Just as surprising, they report in the lead article of this month's Nature Neuroscience, is that by definition these three neurotransmitters are seemingly at odds with each other. One, glutamate, is a textbook excitatory neurotransmitter; while the other two, GABA and glycine, are quintessential inhibitory neurotransmitters.
Information is transmitted between neurons when one cell releases a neurotransmitter at a synapse, the point of contact between cells. When released from a cell, neurotransmitters are sent on a one-way ride that dead ends at the membrane of the adjacent cell. Like lock and key, they bind to specific receptors on the surface of the receiving cell, causing its electrical activity to be enhanced or inhibited.
The first week after birth marks a critical phase in the developing rat brain, a time period comparable to three months gestation in a human, when neurons are meticulously organizing and self-selecting to assemble into specific brain structures and neuronal networks. It has long been known that a specific receptor for glutamate, the NMDA receptor, plays a crucial role in these processes, but how inhibitory synapses, which account for about half of the brain's cellular connections, would gain access to these receptors has long puzzled researchers. But now, the Pittsburgh researchers believe they have solved some of the mystery. During this crucial period, immature inhibitory synapses also release the excitatory neurotransmitter glutamate, and by mimicking excitatory synapses, can stimulate NMDA receptors.
"It first appeared odd to us that an immature inhibitory synapse would want to release an excitatory neurotransmitter. After all, this contradicts the most basic principles that have defined the field of neuroscience. But when we also found that this glutamate activates NMDA receptors at the most critical stage of brain development and organization, we realized that this could explain a number of fundamental questions," explained Karl Kandler, Ph.D., associate professor of neurobiology at the University of Pittsburgh School of Medicine, and the study's senior author.
"These findings shed new light on how inhibitory synapses evolve and are assembled into functional circuits in the developing brain," he added.
Many brain disorders, like epilepsy, schizophrenia and depression, involve deficits that prevent normal inhibition of cells. Dr. Kandler's research could eventually provide insight into the biological cause of these disorders and help to identify novel approaches for prevention and treatment. Further study could have particular implications for dyslexia and tinnitus – often referred to as ringing in the ears – which can be caused by abnormal inhibitory signaling within the auditory system, a region of the brain that is the focus of Dr. Kandler's research.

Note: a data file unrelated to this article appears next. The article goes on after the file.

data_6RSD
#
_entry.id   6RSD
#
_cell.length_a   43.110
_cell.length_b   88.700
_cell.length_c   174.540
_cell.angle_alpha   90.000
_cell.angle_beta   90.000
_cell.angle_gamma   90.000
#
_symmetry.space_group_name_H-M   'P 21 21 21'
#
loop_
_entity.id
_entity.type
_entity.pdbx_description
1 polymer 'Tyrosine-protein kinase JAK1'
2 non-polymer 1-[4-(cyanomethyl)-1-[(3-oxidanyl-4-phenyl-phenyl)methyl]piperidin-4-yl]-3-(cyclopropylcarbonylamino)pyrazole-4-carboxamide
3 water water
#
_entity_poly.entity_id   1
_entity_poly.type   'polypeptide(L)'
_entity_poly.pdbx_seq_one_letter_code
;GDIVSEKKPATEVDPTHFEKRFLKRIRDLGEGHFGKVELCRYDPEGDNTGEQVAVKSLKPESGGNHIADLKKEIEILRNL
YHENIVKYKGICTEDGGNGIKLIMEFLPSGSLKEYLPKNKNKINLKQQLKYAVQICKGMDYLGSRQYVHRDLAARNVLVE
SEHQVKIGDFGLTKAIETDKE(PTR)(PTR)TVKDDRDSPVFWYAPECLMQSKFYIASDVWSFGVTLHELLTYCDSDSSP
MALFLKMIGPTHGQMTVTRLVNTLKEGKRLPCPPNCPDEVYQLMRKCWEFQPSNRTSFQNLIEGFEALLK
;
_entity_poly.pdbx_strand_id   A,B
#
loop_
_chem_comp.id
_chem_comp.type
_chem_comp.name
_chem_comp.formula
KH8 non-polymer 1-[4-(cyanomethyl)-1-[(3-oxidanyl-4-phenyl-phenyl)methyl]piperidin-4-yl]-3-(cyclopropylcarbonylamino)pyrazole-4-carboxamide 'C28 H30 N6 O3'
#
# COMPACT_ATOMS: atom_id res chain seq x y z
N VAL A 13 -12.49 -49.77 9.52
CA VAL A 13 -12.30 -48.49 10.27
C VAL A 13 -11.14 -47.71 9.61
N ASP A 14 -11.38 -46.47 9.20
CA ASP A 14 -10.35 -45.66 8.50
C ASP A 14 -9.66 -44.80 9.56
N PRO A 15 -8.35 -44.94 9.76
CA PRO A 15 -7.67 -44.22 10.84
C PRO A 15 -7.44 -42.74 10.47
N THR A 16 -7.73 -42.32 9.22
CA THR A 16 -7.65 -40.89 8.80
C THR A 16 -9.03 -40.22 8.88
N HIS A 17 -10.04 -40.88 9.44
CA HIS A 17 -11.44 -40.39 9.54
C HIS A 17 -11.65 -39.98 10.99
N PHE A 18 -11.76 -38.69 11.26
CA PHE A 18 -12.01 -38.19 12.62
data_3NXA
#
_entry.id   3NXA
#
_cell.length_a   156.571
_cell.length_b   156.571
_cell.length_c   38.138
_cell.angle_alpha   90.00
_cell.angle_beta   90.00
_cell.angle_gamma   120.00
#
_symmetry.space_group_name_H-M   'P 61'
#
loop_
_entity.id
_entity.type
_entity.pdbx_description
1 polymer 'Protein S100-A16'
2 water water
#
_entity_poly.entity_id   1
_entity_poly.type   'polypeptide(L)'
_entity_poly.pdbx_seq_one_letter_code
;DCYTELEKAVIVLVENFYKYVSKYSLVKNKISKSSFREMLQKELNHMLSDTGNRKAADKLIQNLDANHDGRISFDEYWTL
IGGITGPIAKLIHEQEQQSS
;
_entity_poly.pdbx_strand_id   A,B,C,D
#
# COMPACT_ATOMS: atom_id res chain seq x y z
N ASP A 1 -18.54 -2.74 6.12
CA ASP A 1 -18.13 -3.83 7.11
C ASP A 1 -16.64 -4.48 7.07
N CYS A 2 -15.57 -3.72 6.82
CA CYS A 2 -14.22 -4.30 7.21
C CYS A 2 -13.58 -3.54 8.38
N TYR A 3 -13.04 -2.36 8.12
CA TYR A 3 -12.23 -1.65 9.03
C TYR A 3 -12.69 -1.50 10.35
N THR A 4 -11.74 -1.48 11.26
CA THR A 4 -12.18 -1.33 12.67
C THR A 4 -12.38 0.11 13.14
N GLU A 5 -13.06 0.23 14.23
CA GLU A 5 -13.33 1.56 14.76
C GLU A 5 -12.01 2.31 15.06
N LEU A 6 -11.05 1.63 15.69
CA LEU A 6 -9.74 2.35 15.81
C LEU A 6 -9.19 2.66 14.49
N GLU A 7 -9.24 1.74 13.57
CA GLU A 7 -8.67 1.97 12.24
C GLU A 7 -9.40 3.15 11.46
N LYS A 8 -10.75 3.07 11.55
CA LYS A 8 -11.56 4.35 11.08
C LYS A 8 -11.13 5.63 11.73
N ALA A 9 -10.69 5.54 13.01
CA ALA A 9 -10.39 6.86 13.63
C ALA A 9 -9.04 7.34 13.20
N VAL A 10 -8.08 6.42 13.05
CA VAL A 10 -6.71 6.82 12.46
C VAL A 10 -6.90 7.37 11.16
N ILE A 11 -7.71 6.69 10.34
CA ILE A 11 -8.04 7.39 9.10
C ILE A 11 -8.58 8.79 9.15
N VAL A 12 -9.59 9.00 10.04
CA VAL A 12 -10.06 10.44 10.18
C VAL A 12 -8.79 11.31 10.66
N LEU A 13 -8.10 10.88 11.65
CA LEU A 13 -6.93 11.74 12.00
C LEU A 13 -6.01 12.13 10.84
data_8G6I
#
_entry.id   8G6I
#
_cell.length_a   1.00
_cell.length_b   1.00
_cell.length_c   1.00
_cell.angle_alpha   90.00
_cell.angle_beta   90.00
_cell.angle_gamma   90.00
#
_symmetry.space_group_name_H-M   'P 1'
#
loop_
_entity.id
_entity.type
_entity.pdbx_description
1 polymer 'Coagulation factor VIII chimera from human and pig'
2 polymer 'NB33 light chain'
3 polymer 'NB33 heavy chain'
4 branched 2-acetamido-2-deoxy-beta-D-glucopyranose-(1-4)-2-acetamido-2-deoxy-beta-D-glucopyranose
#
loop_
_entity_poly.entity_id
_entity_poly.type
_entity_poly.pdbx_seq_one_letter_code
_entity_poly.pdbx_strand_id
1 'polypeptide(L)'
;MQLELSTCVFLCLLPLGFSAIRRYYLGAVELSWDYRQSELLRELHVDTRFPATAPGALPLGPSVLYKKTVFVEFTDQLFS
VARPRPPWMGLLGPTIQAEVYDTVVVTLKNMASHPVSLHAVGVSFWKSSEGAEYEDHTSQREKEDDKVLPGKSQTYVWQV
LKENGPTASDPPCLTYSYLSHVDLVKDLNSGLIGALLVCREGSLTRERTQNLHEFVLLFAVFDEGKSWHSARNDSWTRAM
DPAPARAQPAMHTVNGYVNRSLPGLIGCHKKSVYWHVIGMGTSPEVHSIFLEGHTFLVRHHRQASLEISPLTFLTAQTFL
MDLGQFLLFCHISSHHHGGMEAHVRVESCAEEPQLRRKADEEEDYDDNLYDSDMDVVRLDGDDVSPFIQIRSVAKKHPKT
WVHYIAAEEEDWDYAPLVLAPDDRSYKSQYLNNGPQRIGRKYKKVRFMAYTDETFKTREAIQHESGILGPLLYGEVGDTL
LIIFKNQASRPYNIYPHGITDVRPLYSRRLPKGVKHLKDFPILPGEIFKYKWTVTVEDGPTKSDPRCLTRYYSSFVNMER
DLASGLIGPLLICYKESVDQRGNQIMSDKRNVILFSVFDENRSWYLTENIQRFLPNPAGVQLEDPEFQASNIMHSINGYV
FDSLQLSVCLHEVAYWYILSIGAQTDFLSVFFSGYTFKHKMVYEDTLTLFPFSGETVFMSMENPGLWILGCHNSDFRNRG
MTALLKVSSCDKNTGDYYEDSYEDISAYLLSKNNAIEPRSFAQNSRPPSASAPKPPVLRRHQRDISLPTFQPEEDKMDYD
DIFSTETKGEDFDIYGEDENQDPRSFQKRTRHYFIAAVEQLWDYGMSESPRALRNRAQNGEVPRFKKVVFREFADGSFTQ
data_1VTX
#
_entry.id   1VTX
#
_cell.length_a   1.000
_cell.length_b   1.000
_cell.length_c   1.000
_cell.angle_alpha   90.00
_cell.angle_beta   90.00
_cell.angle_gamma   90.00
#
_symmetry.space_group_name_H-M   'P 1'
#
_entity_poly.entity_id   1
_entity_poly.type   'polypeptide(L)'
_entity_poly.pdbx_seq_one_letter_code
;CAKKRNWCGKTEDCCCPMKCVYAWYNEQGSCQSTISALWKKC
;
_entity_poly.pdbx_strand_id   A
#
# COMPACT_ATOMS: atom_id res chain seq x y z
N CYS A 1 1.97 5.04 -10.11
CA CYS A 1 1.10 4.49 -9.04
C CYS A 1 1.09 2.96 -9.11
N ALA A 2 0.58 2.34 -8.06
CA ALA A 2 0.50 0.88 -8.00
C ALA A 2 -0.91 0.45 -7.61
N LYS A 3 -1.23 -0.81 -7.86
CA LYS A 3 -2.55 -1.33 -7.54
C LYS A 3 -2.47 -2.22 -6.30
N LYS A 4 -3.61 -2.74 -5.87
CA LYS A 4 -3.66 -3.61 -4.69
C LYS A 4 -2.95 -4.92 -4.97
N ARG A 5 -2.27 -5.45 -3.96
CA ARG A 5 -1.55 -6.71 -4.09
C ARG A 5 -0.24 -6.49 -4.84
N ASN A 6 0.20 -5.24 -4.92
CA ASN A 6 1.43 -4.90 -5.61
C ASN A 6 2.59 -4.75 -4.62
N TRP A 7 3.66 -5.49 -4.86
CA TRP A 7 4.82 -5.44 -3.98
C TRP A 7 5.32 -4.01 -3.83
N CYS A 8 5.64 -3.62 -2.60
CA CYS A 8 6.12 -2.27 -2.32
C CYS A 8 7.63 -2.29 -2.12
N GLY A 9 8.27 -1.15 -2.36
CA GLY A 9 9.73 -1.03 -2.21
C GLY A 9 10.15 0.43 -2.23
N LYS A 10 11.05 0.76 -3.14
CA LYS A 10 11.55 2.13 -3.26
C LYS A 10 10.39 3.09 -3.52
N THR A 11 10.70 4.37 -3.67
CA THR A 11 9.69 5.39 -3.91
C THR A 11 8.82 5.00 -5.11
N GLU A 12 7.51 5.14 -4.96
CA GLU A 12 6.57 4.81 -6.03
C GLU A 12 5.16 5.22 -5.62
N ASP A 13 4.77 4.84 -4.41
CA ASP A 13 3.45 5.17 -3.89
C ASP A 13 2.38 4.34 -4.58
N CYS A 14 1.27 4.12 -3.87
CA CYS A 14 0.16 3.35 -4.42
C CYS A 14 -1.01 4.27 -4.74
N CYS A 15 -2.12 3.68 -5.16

Before there can be practical clinical applications several questions need to be answered, including how GABA, glycine and glutamate synapses cooperate to activate NMDA receptors. In the traditional sense, when inhibitory synapses are mature, they would never release glutamate, nor would they be able to depolarize a cell, both of which are required for NMDA receptor activation. But, as if by design, during the exact period when the auditory brain is undergoing refinement, the GABA and glycine neurotransmitters can produce depolarizations, a process that normally can only be achieved by excitatory transmitters.
It is not yet known how long the cells retain this unique capacity, for how long the neurons are able to release all three neurotransmitters or what causes the cells to stop releasing glutamate as they mature. But according to the study's first author, Deda C. Gillepsie, Ph.D., a post-doctoral associate working with Dr. Kandler, things become more normalized within three weeks of birth, or about one week after hearing is fully developed. So, perhaps early auditory experience provides the signals that stop the cells from releasing glutamate, which is a prerequisite for correctly processing auditory information.
"It will be interesting to find out whether abnormal hearing, such as partial deafness or hearing dominated by noise, which in humans can affect normal language development, would cause glutamate to still be released. Finding such an association would be intriguing, but for now this remains just an hypothesis that will require much study, Dr. Gillespie said.
The third author of the study is Gunsoo Kim, Ph.D., who is now pursuing post-doctoral studies at the University of California, San Francisco.
Their research was supported by the National Institute on Deafness and Other Communication Disorders and the National Institute of Neurological Disorders and Stroke, both of the National Institutes of Health.